DAVOS: Showcasing the potential of India at the World Economic Forum (WEF) in Davos, leading industry stalwarts stressed on the huge employment opportunities available in India due to the potential of a young workforce. Around 65 percent of India’s population is below the age of 35. With a new WEF study warning about a net loss of over five million jobs in next five years due to the fourth industrial revolution, Infosys CEO Vishal Sikka said there are huge employment opportunities in India but there is a need to impart right skills and training.
The WEF study titled ‘The Future of Jobs’, focused on 15 leading developed and emerging economies including India, said the employment outlook is net positive in only five of these countries. Speaking at a session on ‘The Promise of Progress’ on the job market impact of the fourth industrial revolution, the CEO of the IT giant Infosys, Mr Sikka said there would certainly be disruptions but the new technology would not necessarily create imbalances. He said if the right kind of education, connectivity and training is provided to the people, the imbalances could be reduced.
“There was a big startup event this weekend and it showed there are huge opportunities available in India. Do we prepare people for where the world is going to be? We need to impart skills. There has to be disruptions. It should be about what the world is going to be and not what the world used to be,” Mr Sikka added.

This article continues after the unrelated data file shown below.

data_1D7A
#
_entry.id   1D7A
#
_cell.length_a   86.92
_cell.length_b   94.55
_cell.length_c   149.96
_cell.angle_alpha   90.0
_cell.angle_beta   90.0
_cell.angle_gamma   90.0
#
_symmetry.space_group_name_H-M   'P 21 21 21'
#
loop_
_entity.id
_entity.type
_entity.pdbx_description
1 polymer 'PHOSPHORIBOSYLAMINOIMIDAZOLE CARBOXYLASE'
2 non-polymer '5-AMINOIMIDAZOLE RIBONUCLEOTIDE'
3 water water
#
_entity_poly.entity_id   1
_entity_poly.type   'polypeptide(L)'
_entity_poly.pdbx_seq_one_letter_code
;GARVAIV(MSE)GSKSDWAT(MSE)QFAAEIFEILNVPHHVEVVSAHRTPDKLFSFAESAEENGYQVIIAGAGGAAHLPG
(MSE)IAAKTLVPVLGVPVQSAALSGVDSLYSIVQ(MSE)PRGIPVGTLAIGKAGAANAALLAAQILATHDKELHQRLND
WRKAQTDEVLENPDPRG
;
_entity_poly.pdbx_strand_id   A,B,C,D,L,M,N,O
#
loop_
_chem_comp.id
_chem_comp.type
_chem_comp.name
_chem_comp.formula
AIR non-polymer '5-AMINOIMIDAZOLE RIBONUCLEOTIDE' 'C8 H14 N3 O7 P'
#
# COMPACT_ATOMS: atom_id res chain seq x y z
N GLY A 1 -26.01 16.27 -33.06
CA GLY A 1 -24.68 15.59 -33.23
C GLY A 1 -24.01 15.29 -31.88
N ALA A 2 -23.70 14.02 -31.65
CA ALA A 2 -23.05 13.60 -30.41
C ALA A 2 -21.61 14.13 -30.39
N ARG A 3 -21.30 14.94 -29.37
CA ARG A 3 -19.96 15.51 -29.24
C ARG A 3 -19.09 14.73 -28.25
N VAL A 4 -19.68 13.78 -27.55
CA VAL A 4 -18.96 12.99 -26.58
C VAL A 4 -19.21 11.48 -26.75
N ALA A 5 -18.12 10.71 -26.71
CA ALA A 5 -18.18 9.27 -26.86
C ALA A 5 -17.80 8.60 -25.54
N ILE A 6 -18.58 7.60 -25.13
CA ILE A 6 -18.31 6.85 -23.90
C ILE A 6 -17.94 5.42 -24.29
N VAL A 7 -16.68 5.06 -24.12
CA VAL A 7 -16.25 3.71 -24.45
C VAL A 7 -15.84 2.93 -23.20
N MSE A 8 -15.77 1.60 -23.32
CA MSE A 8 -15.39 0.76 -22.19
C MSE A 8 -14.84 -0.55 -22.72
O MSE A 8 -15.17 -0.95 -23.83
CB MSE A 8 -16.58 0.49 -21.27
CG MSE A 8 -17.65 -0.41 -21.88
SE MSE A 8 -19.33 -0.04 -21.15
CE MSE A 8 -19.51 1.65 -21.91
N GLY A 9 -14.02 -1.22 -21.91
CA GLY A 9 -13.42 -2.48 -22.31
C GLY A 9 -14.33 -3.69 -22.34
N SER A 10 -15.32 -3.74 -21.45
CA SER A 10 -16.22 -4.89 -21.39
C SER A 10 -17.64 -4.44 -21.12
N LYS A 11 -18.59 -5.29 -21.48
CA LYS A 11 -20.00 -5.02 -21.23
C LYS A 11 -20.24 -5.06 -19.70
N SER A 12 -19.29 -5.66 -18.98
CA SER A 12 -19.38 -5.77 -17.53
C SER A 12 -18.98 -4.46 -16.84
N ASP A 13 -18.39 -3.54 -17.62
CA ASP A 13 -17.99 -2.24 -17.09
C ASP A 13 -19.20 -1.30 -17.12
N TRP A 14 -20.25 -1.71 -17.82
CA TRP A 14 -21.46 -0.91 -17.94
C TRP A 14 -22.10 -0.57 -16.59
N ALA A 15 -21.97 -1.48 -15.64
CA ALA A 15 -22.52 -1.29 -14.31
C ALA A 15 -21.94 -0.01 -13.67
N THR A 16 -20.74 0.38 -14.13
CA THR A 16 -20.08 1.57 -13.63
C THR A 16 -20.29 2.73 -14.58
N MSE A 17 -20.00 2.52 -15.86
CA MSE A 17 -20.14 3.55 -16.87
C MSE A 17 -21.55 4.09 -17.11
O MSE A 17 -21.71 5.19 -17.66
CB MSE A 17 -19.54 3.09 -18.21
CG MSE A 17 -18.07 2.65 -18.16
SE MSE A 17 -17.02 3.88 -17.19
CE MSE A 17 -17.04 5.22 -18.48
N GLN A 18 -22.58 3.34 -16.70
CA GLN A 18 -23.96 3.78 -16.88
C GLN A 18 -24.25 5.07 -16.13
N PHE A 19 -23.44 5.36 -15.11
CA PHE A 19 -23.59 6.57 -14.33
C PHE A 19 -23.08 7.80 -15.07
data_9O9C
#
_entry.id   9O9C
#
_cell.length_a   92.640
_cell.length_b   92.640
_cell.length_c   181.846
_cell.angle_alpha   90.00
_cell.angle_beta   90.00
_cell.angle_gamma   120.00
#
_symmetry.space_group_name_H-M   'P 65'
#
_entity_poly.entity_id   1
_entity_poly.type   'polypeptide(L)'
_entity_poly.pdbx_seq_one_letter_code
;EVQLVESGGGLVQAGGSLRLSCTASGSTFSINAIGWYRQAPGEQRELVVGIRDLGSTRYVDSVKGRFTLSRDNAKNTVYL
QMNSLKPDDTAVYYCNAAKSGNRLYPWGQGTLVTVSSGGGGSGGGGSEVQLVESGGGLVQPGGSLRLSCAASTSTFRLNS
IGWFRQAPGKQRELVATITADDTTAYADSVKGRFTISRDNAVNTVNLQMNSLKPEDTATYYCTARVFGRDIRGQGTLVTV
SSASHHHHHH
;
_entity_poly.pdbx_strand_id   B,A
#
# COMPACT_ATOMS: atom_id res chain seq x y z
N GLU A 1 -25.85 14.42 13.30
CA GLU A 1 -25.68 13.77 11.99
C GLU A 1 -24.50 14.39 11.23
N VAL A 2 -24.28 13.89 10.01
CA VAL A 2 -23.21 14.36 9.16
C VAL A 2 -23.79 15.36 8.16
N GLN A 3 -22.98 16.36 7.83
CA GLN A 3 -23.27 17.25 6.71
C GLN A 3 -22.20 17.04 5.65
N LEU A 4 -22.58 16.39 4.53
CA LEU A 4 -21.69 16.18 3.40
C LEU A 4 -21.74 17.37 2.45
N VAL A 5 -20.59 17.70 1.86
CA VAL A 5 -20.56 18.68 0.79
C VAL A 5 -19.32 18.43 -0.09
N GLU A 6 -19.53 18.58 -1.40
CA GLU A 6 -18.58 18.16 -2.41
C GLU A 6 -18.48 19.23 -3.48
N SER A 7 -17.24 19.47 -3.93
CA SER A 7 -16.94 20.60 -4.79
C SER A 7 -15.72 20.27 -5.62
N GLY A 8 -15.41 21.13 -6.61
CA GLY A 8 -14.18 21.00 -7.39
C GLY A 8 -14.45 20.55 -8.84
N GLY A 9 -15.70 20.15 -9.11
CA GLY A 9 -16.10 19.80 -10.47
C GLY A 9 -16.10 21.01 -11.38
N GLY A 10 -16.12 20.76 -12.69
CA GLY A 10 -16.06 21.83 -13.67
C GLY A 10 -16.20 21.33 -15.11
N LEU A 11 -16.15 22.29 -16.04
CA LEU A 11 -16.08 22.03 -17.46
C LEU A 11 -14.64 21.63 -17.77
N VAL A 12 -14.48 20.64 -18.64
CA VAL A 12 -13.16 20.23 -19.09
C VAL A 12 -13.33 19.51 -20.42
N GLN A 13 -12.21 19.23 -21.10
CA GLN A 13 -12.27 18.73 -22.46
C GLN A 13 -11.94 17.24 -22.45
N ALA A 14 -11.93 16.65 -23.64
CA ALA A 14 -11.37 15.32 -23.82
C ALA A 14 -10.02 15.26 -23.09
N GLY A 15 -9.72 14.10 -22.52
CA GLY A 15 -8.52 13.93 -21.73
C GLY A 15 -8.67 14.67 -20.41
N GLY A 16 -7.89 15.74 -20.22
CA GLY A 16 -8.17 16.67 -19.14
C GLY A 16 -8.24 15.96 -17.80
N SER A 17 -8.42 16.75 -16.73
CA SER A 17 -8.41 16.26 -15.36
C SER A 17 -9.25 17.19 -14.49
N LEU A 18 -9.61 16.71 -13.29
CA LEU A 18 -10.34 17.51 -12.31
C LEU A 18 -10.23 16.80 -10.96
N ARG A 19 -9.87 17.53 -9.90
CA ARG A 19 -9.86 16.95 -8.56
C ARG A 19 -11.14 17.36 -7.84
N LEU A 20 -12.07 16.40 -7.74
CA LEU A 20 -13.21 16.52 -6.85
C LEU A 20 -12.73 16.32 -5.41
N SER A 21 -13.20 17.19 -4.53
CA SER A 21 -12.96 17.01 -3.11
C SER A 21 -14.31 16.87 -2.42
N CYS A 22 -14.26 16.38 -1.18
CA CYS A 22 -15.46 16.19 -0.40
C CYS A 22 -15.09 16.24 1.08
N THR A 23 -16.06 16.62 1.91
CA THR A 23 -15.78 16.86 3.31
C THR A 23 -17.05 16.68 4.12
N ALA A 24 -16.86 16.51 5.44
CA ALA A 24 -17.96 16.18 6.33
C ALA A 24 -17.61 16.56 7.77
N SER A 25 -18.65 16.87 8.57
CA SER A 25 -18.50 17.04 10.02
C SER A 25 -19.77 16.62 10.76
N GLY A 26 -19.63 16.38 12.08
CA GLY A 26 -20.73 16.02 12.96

Sectors with potential
The improved job market has renewed optimism particularly in the banking, financial services and insurance (BFSI) sector. According to a report by leading online job portal monster.com, in September 2015, online recruitment in the sector was 85 percent higher than a year-ago and the pace of growth y-o-y has been improving consistently.
With the government pushing for ‘Make in India’ and the plan to create 100 smart cities, it is expected to increase hiring in manufacturing and commerce as well as in the infrastructure sector.
Fourth Industrial Revolution
Dismissing suggestions that the new technology and connectivity would create imbalances, Mr Sikka said, “If we take a longer and deeper view, the more people have access to jobs, there is more likelihood that the imbalances will go away. Stressing on connectivity being viewed as a human right, he said, “if we equip people in the right way, there is no need to worry”.
“I am convinced the longer term solution in education, connectivity and creating right skills. What we need to do is promote entrepreneurship and put in place right kind of policies,” Mr Sikka added.
Discussions on the Fourth Industrial Revolution would focus on the ongoing transformation of society and economy through cutting-edge technology and innovations. It would focus on the progress made in artificial intelligence, robotics, autonomous vehicles, 3-D printing, nanotechnology and other areas of science.
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